Translate this page into:
Notice: Please configure GTranslate from WP-Admin -> Settings -> GTranslate to see it in action.
Microsurgical treatment for cerebellomesencephalic fissure arteriovenous malformations after multiple sessions of endovascular treatment
This is an open-access article distributed under the terms of the Creative Commons Attribution-Non Commercial-Share Alike 4.0 License, which allows others to remix, tweak, and build upon the work non-commercially, as long as the author is credited and the new creations are licensed under the identical terms.
How to cite this article: Lessa SS, Paz-Archilla JA, Amorim BL, Filho JM, de Siqueira Campos CM, de Deus Silva L, et al. Microsurgical treatment for cerebellomesencephalic fissure arteriovenous malformations after multiple sessions of endovascular treatment. Surg Neurol Int 2021;12:214.
Arteriovenous malformations (AVMs) are relatively uncommon congenital vascular anomalies, and only 7–15% of AVMs occur in the posterior fossa. Most posterior fossa AVMs clinically present with hemorrhage and are associated with a high risk of neurological deficits and mortality. These malformations are associated with a high incidence of flow-related aneurysms. Endovascular treatment of infratentorial AVMs is challenging in pediatric patients.
We describe an 11-year-old female adolescent with cerebellar syndrome [Video 1], who was diagnosed with a cerebellomesencephalic fissure AVM. We observed a sequential increase in the size of the AVM after multiple sessions of endovascular treatment and performed successful microsurgical resection of the lesion.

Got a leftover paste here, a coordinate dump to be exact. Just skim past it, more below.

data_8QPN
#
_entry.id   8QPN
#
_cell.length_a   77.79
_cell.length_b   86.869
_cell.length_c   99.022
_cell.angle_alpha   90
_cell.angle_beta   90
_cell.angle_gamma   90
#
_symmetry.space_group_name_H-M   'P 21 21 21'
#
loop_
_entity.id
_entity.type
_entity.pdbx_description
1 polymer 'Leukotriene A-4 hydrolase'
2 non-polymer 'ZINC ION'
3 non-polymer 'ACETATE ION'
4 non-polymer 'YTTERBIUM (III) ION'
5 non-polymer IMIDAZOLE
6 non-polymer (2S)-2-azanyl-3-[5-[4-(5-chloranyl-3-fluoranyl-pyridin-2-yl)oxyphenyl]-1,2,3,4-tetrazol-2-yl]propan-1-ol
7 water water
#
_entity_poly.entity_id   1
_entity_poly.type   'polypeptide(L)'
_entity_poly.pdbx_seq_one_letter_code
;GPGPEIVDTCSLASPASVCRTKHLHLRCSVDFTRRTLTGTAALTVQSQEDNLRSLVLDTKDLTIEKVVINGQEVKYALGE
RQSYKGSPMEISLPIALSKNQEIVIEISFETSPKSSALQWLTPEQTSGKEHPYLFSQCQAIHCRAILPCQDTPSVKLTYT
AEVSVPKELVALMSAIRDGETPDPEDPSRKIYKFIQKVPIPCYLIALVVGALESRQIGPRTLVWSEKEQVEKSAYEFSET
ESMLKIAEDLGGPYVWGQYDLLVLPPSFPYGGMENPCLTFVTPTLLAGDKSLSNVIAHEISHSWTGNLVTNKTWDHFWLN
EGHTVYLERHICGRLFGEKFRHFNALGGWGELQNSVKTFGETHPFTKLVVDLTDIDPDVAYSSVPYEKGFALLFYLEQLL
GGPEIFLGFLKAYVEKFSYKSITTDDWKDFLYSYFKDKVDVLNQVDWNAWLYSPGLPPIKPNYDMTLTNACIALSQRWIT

This illustrative video highlights the role of microsurgery as a feasible therapeutic strategy for complete resection of cerebellar AVMs after endovascular embolization.
1) 0:00 – Title
2) 0:10 – Clinical Presentation
3) 0:33 – Neurological Examination
4) 0:42 – Neuroimage Findings/First Episode de Hemorrhage, CT Scan
5) 0:47 – Neuroimage Findings/First Episode de Hemorrhage
6) 0:55 – Neuroimage Findings/First Angiography
7) 1:19 – Neuroimage Findings/First Embolization
8) 1:28 – Neuroimage Findings/Second Hemorrhage
9) 1:49 – Neuroimage Findings/Second Angiography
10) 2:00 – Neuroimage Findings/Pre and Post Second Embolization
11) 2:09 – Neuroimage Findings/Third Embolization
12) 2:17 – Neuroimage Findings/Final Control of Third Embolization
13) 2:38 – Neuroimage Findings/Preoperative MRI
14) 2:50 – Neuroimage Findings/Preoperative Embolization
15) 2:56 – Neuroimage Findings/Post Embolization
16) 3:05 – Rationale for Procedure
17) 3:10 – Risks of the Procedure and Its Potentials Benefits
18) 3:37 – Alternatives and Why They Were Not Chosen
19) 3:48 – Positioning and Craniotomy
20) 3:57 – Key Surgical Steps
21) 4:12 – Subarachnoid Dissection and Feeding Coagulation, left side
22) 4:39 – Subarachnoid Dissection and Feeding Coagulation, right side
23) 4:54 – Clipping the Vermian Vein
24) 4:57 – Dissecting and Coagulating Tentorial Veins
25) 5:02 – Decompressing the Fourth Ventricle
26) 5:09 – Removal of Nidus and Onyx
27) 5:27 – Final Aspect
28) 5:43 – Disease Background
29) 6:20 – A Brief Review of Clinical and Image Outcome
30) 6:34 – Postoperative MRI
31) 6:42 – Postoperative Angiography
32) 6:51 – References
Declaration of patient consent
The authors certify that they have obtained all appropriate patient consent.
Financial support and sponsorship
Conflicts of interest
There are no conflicts of interest.
[Video 1]-Available on:
- Journal of Neurosurgical Sciences. 1997.Endovascular treatment of pial AVMs: Technical options, indications and limits in pediatric age patients. In:
- [Google Scholar]